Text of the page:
Abandonment is a natural fear. Being left by someone close can stunt the psyche. Abandonment and companionship are some of the central themes in the twisted fantasy Comes a Faery by James McLindon presented by Nylon Fusion Theatre Company.
Eight-year-old Siobhan is left with her Aunt Katie when her mother is deployed. Siobhan develops an intimate relationship with a book about fairies and leprechauns her mother gave her and thusly projects a leprechaun friend named Seaneen. Using the mythology of the faery world, Seaneen becomes her closest ally and darkest nightmare. He guides Siobhan on a journey of self-destruction in hopes of bringing her mother home from war. McLindon's script lives in dark fantastical world where imagination and reality intertwine to tell a story of fear and longing for connection. Seaneen watches over Siobhan controlling her every thought, defying the wishes of her Aunt Katie, Katie’s new male companion Raphael, and the pediatric doctor Dr. Neery. As Seaneen guides Siobhan down a dangerous path to achieve her one goal, Katie begins to lose hope in her ability to take care of her niece, causing Siobhan to lash out and ultimately run away, conceding to the desires of the malicious leprechaun. But like many fairy tales, there is a modern moral attached. McLindon’s play lives in a world of magical realism, offering a pretty solid set of rules. There is consistency in the text that doesn’t quite translate in the vision of director Shaun Peknic’s staging. But regardless, McLindon starts off with a bang, immediately introducing the audience to the connection of child and her imaginary friend. With such important material thrown at you immediately, it can be a bit troublesome to take it all in. While it’s not always the best device to utilize, Comes a Faery could certainly benefit from some sort of prologue or introduction to ease in. It could even tie into the magical world that McLindon prescribes. The characters are quite basic. They are limited in their wants and needs. But there are some interesting personal connections that offer hints of dimensionality. Raphael is more than just a new person in Siobhan’s life. And the connection Siobhan develops with him is very important. McLindon brushes the surface of this relationship and could expand it further. This would add a very interesting dynamic for Seaneen and his hatred to the person impeding his domain. The parallels and connections between Raphael and Seaneen is one of the most interesting elements of the script. When it comes to Raphael and Katie, McLindon develops their relationship beyond the point of need. Finding ways to trim out the excess could make room for the more dynamic relationships.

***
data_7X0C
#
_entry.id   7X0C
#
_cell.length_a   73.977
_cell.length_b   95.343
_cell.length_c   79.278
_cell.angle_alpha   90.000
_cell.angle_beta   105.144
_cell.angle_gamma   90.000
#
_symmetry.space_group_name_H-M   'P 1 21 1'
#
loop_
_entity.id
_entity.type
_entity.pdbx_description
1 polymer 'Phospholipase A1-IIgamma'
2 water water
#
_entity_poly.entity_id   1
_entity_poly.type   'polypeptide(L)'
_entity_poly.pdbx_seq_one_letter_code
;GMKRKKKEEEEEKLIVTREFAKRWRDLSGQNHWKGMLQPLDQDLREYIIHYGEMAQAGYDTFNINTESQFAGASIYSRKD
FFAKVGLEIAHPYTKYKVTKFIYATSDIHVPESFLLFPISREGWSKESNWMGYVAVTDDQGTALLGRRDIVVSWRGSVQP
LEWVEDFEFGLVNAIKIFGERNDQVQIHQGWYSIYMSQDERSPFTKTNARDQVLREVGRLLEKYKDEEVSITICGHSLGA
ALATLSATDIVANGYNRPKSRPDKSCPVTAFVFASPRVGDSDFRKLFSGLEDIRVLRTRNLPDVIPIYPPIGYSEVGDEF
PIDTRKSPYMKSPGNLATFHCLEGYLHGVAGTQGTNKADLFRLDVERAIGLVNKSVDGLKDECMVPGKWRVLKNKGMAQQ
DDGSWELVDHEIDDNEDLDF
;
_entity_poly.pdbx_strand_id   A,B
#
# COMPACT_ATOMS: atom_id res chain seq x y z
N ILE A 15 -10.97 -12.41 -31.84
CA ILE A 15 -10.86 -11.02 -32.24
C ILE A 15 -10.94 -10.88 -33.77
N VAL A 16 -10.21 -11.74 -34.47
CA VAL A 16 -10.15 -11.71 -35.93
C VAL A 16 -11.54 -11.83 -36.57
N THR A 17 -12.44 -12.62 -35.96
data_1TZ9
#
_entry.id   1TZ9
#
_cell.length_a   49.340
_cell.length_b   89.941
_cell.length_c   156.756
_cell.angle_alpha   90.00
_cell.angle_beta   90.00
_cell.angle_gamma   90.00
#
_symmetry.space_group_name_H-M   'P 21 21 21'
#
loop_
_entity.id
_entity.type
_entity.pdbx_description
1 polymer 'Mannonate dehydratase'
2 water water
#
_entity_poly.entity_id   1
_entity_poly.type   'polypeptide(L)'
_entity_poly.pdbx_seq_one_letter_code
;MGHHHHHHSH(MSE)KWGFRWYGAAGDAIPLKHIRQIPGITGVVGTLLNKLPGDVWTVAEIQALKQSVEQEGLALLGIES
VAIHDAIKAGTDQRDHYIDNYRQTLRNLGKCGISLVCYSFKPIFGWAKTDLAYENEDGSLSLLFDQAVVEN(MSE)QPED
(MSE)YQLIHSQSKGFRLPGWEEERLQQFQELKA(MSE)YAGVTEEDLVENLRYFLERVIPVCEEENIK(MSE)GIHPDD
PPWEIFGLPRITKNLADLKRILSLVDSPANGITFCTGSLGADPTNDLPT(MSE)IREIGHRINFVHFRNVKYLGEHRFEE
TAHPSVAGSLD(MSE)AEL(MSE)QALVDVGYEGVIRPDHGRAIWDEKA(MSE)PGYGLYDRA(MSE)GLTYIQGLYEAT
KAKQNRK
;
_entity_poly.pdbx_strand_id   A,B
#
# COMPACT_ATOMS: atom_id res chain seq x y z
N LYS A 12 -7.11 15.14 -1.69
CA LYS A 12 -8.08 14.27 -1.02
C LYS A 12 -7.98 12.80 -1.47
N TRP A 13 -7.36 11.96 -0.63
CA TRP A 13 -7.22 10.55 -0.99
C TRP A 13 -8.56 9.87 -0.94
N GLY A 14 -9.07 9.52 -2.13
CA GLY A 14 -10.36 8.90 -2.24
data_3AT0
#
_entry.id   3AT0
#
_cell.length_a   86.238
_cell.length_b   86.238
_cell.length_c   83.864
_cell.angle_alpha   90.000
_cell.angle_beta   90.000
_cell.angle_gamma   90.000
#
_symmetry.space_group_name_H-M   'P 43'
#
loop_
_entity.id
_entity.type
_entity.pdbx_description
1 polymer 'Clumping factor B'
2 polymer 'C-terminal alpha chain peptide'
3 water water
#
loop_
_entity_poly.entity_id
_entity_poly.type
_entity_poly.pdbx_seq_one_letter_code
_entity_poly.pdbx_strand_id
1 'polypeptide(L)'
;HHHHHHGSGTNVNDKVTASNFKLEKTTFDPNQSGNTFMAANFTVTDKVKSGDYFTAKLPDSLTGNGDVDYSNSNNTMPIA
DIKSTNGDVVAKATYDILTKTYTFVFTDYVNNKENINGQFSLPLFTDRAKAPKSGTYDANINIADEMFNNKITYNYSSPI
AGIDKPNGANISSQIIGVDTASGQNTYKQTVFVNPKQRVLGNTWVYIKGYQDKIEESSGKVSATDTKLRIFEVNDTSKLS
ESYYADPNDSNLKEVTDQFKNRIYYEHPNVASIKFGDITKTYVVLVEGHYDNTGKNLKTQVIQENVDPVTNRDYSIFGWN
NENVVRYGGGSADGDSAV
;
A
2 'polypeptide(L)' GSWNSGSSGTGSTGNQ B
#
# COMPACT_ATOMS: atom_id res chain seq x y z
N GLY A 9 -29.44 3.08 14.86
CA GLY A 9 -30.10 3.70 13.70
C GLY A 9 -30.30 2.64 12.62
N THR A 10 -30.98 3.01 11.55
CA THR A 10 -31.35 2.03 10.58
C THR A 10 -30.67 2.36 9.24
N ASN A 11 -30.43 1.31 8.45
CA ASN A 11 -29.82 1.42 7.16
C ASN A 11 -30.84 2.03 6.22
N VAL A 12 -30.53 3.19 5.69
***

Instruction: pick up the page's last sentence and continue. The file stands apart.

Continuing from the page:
The overall vision brought forth by director Shaun Peknic could have been a little tighter. Peknic’s approach was very cinematic. The way he guided his company was quite small and intimate. There was honesty in this approach but did not translate on the stage. Utilizing Kyu Shin’s set meant relegating certain sections of the stage for each locale. Shin’s giant book added to the fantasy world, creating Siobhan’s safe space but without a Peknic prescribing a specified the fourth wall between this room and the living room, each actor utilized the space inconsistently. Written by The Roly Polys, comprised of Janet Bentley and Andy Evan Cohen, the soundtrack of Comes a Faery was a lovely addition to the ambiance of the world. The whimsical score though could have been brought up a little louder to have a more of an important presence.
When all is said and done, there is something familiar about Comes a Faery. There is accessibility in the themes. But there seems that there is more to explore in these characters.